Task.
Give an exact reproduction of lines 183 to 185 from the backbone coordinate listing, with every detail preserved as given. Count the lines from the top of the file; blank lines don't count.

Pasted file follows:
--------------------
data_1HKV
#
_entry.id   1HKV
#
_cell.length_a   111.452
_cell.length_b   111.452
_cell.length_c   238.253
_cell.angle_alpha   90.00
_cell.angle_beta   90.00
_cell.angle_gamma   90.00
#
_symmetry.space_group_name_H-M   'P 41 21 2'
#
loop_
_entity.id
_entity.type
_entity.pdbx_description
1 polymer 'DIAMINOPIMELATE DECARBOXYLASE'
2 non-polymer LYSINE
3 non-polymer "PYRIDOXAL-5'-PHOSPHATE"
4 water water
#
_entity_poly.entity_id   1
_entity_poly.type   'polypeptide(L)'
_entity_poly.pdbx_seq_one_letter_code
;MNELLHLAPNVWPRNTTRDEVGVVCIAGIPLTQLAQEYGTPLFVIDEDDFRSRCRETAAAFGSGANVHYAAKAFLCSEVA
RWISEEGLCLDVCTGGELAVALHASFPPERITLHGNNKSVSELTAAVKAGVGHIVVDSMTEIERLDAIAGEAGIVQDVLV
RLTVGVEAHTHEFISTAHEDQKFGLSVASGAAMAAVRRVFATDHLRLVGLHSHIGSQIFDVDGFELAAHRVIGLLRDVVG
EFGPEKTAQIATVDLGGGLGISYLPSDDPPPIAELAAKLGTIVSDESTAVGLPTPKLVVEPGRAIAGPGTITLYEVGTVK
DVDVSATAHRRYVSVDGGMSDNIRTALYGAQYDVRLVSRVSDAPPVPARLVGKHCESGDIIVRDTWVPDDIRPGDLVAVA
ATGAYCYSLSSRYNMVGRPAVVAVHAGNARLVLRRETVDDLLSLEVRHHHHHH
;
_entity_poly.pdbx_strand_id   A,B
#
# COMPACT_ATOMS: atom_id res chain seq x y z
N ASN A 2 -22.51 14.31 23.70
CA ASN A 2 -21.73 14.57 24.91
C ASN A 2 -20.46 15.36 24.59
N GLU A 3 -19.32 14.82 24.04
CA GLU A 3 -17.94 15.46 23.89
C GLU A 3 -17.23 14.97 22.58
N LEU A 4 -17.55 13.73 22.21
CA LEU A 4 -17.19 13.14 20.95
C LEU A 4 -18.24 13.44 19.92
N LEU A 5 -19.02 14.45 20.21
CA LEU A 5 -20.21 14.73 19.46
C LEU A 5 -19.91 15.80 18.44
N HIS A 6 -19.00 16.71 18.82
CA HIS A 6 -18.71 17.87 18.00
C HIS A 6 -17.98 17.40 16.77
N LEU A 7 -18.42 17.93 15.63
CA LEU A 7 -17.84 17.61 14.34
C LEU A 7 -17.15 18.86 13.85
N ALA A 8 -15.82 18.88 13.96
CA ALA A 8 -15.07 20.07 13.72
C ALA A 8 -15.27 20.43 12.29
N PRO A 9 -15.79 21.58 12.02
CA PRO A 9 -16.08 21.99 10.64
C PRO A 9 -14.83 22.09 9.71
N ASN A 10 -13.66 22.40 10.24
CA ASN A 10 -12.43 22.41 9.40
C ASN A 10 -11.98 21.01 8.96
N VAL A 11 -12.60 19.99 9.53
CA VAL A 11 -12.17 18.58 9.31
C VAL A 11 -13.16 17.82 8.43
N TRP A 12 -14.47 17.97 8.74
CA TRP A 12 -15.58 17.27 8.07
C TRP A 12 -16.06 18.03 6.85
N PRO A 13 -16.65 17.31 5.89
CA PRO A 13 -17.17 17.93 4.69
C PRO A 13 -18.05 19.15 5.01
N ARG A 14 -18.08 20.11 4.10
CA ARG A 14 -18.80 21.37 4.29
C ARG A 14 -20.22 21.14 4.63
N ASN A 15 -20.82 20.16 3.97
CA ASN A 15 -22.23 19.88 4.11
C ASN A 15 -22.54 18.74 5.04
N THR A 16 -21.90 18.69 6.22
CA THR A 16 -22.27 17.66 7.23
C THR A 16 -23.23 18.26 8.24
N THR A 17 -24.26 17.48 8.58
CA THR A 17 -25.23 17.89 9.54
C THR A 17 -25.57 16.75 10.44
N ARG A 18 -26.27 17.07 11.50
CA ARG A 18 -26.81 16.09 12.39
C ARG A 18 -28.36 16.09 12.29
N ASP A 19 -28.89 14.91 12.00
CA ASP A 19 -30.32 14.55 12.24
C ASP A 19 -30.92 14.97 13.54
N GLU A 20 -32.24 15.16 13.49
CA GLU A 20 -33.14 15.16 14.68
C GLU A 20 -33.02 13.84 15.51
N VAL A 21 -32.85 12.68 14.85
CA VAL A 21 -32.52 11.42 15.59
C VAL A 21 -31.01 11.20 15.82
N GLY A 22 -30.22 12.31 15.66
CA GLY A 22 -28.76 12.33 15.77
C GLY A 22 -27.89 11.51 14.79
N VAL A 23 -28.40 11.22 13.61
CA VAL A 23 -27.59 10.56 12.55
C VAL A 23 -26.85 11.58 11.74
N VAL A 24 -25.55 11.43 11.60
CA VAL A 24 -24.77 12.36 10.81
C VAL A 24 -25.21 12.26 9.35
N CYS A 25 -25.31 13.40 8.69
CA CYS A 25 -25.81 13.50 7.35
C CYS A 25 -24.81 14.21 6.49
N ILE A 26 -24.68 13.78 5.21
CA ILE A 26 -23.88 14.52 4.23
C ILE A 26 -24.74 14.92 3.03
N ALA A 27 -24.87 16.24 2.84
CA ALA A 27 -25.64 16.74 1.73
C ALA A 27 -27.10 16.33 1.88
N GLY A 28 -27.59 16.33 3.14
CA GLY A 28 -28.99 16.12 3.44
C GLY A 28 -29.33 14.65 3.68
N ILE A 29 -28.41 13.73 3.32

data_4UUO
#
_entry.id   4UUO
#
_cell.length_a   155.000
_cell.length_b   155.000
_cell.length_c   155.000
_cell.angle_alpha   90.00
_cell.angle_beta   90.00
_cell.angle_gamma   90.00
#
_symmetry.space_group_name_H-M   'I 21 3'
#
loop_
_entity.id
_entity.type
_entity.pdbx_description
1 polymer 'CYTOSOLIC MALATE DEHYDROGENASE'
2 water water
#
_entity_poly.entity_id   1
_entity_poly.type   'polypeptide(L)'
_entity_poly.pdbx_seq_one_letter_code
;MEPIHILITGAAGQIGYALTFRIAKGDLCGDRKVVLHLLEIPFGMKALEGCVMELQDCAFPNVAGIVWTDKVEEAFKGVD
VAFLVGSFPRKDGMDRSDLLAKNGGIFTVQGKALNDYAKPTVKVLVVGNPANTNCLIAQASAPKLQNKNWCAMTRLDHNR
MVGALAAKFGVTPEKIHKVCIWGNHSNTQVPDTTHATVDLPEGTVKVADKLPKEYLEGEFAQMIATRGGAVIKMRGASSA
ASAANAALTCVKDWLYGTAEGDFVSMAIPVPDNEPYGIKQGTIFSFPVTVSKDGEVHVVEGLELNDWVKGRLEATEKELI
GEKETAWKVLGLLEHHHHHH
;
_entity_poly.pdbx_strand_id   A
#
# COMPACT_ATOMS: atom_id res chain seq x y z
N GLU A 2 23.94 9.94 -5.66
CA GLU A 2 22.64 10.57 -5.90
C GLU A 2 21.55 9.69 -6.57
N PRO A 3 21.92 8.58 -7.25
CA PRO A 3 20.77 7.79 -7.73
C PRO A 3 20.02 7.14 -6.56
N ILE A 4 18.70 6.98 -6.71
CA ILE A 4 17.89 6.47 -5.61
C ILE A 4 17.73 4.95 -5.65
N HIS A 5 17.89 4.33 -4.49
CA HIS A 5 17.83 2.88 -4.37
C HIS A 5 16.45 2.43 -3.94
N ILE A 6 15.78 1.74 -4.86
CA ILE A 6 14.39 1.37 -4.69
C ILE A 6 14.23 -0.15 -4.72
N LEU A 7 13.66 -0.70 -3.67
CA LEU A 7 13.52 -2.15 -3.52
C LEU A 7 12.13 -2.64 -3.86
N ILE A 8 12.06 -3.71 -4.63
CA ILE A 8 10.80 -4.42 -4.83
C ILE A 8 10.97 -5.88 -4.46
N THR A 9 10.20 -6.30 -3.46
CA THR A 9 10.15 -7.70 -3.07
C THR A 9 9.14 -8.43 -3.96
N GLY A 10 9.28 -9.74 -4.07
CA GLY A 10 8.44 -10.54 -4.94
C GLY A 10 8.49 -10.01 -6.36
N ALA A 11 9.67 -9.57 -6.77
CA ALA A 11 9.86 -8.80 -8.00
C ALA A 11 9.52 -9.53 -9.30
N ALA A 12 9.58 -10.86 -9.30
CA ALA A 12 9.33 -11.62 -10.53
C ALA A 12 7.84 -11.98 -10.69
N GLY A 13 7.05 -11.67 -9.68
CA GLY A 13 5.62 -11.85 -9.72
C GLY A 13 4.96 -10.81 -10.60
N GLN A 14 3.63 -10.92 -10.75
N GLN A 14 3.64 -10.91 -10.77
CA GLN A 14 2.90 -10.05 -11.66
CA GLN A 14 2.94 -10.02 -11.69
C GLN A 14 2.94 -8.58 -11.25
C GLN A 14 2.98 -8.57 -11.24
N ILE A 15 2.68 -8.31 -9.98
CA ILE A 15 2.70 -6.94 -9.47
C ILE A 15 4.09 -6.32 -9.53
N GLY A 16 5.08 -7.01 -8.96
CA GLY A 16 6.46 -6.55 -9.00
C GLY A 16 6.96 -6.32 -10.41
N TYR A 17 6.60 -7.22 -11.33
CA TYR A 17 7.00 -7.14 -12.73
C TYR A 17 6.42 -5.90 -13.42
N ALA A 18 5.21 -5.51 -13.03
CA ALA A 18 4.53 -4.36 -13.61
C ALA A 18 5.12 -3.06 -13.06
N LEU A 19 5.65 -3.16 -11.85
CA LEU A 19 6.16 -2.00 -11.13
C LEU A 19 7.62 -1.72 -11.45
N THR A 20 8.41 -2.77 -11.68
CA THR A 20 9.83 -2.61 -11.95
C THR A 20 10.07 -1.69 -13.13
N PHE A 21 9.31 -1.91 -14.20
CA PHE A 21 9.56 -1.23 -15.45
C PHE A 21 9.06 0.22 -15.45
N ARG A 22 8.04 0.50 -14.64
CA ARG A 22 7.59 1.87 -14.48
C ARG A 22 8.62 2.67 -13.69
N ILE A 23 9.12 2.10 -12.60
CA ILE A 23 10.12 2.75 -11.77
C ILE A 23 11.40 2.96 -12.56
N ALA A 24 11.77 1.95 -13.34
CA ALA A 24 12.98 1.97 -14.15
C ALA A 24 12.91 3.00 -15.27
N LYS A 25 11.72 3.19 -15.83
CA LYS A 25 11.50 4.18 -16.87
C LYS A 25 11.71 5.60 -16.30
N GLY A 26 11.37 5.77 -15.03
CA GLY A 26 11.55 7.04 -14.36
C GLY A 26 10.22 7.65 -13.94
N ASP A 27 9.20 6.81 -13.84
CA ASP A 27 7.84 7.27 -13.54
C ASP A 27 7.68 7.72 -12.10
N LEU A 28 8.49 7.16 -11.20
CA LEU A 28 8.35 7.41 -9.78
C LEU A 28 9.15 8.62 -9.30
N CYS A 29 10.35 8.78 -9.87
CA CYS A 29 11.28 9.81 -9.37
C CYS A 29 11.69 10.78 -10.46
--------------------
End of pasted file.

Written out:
N GLY A 13 7.05 -11.67 -9.68
CA GLY A 13 5.62 -11.85 -9.72
C GLY A 13 4.96 -10.81 -10.60